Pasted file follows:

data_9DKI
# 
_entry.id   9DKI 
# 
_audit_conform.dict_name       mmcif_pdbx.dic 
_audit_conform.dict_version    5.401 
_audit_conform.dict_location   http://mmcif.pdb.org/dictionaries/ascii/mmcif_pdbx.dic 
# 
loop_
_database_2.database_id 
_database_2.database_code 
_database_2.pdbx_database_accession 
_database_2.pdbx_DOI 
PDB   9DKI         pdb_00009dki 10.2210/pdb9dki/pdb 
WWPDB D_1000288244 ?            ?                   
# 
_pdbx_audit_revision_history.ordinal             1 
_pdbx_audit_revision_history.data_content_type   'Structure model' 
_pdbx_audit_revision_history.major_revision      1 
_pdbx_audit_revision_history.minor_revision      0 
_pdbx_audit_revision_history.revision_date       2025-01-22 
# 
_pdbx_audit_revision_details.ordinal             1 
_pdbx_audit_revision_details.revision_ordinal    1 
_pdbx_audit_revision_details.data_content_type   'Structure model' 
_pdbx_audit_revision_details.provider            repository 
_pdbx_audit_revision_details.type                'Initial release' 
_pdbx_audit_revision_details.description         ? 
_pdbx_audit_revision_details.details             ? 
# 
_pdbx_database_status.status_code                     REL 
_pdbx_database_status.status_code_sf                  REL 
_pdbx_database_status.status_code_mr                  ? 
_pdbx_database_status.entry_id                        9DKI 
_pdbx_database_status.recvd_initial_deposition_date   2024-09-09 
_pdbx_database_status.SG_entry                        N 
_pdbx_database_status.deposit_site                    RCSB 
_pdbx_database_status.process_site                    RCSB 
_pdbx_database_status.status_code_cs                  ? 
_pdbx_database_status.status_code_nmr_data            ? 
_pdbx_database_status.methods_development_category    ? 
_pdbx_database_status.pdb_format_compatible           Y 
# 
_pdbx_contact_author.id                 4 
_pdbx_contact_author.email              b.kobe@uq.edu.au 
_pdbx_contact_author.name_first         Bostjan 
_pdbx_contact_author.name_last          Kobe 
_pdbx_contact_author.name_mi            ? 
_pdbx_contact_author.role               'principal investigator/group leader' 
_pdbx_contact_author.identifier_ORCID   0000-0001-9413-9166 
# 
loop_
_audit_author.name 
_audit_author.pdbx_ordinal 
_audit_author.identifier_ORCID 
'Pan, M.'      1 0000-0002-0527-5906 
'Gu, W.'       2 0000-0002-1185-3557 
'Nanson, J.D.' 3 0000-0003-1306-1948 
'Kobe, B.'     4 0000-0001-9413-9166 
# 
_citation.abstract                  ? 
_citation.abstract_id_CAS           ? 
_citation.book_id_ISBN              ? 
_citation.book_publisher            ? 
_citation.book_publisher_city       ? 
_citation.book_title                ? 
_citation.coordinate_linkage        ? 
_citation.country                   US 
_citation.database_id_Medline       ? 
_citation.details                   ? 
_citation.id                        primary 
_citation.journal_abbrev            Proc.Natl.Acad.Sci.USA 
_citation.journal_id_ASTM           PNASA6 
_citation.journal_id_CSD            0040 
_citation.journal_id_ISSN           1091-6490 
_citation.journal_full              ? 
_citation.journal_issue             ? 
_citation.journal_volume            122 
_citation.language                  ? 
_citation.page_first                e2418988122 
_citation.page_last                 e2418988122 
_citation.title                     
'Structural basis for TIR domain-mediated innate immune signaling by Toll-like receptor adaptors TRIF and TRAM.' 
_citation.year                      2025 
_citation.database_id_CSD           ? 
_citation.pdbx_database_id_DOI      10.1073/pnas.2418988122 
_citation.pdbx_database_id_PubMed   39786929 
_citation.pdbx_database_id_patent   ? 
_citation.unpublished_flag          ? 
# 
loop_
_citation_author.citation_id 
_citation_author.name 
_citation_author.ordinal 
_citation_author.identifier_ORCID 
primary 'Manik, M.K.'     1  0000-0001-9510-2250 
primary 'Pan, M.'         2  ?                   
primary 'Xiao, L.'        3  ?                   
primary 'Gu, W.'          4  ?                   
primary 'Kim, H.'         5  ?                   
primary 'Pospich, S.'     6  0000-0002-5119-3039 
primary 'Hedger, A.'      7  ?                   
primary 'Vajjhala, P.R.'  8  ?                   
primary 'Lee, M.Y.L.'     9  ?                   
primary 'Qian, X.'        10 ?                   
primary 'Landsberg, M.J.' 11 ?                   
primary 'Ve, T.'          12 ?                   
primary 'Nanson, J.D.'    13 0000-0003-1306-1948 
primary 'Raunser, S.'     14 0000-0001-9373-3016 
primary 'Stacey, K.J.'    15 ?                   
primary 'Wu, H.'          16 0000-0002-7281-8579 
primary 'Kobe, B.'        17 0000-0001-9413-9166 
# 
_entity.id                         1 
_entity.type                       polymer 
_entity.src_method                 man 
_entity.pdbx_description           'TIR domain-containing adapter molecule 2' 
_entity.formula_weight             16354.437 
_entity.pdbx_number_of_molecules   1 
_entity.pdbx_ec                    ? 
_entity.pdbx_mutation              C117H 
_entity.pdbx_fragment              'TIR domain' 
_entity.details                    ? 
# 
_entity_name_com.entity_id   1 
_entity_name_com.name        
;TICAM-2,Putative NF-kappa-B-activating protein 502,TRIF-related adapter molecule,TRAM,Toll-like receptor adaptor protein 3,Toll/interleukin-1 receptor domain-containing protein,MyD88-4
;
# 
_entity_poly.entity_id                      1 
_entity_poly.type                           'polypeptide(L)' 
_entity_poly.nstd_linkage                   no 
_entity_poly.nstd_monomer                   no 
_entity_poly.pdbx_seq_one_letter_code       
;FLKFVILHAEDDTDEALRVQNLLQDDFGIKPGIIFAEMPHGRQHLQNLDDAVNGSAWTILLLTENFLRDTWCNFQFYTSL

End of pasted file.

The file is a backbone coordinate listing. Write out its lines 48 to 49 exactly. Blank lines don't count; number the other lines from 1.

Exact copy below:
_pdbx_contact_author.name_mi            ? 
_pdbx_contact_author.role               'principal investigator/group leader' 